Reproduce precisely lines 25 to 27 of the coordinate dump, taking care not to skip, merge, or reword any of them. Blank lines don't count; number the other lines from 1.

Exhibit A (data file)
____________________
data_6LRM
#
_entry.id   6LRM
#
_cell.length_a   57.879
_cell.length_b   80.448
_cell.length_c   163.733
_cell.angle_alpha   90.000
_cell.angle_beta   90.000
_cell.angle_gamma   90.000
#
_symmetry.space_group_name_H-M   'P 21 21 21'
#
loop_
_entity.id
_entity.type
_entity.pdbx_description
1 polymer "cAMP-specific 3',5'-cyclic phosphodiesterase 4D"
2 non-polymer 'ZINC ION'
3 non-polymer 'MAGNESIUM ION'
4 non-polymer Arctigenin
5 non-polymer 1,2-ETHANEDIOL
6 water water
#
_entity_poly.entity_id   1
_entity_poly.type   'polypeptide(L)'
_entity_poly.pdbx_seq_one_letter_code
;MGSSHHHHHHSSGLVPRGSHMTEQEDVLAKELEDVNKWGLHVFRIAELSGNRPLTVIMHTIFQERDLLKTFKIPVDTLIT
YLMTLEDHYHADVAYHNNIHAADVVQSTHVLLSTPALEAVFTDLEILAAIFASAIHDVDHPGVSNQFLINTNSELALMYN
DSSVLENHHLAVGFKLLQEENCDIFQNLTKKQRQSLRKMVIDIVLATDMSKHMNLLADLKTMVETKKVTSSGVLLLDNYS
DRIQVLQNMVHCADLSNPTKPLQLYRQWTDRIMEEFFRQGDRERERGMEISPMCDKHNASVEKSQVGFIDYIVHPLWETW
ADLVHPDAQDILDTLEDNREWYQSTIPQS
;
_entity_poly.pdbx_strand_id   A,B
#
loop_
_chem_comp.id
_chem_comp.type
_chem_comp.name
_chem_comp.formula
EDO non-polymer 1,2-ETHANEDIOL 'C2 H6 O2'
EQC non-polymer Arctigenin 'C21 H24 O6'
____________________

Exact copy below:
_entity_poly.entity_id   1
_entity_poly.type   'polypeptide(L)'
_entity_poly.pdbx_seq_one_letter_code